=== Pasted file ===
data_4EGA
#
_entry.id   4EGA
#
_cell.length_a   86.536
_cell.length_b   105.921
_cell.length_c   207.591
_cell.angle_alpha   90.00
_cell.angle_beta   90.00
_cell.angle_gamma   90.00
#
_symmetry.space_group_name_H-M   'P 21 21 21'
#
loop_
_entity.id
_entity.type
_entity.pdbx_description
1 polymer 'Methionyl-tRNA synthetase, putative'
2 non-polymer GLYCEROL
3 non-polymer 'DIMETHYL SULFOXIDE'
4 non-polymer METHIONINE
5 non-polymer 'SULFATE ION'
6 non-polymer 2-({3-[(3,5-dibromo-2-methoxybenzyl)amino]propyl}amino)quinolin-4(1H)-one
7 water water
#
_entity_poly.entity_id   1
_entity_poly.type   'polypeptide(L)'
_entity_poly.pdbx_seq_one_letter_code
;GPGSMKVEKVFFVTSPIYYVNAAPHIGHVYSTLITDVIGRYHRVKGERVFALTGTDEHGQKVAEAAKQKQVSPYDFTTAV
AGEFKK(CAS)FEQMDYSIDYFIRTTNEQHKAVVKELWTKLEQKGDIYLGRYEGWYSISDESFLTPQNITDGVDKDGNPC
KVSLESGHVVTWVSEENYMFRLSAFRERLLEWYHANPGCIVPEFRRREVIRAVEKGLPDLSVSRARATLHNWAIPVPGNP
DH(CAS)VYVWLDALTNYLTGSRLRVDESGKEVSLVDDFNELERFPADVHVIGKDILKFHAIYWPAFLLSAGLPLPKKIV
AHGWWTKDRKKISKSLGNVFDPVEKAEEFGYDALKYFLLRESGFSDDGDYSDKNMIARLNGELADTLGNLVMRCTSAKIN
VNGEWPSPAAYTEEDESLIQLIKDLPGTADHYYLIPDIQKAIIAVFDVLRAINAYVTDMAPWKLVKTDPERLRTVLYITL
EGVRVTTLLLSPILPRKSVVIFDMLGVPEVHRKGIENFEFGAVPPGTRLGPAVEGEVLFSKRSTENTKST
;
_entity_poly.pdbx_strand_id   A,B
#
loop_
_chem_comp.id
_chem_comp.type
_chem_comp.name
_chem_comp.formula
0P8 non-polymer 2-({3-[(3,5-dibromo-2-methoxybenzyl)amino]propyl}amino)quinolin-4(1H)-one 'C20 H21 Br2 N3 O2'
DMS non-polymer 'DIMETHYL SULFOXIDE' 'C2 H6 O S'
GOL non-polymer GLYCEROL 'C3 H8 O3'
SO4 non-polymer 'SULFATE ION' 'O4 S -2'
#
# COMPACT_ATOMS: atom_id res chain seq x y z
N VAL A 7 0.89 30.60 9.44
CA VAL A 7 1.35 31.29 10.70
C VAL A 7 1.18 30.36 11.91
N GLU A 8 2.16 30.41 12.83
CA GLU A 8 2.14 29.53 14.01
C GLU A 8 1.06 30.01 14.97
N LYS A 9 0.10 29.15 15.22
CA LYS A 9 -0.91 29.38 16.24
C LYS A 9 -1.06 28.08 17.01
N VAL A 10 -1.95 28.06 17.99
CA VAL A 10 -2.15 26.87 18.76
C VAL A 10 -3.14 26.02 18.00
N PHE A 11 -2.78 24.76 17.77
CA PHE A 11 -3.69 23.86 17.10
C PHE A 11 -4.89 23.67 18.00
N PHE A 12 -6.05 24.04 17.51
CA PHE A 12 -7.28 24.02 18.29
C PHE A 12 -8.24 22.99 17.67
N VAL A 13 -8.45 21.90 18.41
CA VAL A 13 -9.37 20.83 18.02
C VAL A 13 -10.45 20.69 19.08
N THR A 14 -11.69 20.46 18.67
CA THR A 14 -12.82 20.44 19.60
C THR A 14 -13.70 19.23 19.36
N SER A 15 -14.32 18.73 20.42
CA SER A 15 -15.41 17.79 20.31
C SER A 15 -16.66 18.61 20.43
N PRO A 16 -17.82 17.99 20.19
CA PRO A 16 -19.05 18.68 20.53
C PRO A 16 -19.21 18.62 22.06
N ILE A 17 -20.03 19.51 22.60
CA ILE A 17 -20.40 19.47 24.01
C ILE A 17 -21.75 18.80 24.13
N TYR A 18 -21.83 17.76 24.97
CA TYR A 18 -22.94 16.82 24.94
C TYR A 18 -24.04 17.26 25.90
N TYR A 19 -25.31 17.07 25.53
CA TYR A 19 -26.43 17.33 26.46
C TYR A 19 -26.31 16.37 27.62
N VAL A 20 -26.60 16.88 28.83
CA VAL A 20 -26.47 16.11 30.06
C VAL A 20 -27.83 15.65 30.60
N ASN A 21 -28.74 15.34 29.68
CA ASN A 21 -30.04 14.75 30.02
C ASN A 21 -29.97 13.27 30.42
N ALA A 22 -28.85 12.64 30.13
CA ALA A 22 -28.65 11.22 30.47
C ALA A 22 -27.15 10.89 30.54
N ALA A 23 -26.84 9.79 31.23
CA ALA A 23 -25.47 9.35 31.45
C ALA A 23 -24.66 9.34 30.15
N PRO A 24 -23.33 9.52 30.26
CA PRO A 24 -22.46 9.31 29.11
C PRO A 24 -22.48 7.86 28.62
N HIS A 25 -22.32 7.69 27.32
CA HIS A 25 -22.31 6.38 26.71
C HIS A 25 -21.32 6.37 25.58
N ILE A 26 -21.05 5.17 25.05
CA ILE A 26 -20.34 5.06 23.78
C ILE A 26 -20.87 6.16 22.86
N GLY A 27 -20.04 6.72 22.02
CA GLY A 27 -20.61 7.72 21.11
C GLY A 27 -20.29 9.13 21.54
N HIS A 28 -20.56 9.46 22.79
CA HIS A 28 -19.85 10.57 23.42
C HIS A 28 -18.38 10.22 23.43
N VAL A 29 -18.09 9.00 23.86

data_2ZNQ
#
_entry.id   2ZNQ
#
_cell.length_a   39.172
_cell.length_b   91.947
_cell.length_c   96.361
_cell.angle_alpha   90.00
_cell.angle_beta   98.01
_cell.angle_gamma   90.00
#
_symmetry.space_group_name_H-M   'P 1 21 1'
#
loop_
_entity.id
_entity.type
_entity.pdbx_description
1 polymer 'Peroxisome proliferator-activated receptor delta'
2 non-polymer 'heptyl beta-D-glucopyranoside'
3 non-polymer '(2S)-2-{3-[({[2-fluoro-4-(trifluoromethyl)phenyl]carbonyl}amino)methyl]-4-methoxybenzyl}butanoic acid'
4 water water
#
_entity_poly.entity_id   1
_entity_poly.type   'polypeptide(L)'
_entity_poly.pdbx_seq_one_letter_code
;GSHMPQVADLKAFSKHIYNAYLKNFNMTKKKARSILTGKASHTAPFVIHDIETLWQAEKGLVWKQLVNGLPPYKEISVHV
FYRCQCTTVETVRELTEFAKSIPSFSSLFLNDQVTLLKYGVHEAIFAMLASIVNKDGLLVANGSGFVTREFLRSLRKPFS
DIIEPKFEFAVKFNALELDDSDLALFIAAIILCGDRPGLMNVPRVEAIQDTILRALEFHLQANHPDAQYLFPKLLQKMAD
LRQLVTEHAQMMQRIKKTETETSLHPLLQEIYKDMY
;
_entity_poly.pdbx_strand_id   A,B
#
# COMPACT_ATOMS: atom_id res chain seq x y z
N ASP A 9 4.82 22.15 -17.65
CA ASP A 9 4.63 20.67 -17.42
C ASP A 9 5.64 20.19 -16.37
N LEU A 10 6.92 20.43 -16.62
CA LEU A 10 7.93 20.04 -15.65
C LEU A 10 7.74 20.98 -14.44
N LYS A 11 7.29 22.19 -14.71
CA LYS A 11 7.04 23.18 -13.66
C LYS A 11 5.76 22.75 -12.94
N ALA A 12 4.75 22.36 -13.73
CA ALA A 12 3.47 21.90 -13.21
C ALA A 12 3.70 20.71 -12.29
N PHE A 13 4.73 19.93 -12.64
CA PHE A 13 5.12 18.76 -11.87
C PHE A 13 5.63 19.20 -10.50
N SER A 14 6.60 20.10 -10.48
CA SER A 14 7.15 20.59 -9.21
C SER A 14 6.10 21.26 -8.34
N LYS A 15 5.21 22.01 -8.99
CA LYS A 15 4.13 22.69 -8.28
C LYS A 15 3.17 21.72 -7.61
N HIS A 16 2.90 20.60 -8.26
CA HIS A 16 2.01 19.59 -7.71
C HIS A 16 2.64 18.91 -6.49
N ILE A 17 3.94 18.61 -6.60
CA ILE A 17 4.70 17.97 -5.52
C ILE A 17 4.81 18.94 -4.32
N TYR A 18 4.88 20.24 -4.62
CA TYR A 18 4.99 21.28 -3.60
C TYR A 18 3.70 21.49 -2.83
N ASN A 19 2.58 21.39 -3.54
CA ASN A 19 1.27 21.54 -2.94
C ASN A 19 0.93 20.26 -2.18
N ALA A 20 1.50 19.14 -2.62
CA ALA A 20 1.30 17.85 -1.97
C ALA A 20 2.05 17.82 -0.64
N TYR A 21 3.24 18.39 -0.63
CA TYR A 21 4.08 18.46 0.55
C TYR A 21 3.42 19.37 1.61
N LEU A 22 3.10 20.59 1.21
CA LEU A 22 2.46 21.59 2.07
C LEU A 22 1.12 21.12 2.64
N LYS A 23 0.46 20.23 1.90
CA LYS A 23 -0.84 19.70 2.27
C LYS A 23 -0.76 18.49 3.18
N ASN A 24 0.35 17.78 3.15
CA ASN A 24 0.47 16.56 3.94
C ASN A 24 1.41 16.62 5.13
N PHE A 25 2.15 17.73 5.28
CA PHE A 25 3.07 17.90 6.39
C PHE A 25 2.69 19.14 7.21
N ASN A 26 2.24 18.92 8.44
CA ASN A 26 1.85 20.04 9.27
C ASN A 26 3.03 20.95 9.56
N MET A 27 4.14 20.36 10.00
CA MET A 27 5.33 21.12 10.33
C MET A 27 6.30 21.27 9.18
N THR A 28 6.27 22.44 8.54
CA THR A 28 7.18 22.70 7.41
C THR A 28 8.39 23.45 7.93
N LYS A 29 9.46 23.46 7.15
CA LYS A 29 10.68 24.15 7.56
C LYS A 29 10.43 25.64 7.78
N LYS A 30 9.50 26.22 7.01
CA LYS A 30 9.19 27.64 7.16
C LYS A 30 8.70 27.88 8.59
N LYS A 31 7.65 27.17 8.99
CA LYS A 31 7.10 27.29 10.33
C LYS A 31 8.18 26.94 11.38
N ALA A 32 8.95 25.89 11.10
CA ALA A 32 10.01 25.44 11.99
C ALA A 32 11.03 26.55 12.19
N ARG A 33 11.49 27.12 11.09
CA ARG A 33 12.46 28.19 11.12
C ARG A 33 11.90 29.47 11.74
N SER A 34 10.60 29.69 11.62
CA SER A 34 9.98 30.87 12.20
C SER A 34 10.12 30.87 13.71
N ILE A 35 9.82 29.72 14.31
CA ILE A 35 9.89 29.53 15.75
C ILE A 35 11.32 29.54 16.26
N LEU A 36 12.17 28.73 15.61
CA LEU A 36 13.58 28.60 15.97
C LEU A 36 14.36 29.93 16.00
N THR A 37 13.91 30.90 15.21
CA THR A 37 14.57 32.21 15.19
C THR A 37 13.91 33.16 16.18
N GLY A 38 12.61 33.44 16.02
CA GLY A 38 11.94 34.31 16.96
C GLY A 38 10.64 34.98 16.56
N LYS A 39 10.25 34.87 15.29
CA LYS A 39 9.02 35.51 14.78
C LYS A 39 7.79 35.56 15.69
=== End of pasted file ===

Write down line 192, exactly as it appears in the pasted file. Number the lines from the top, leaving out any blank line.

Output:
N LYS A 23 0.46 20.23 1.90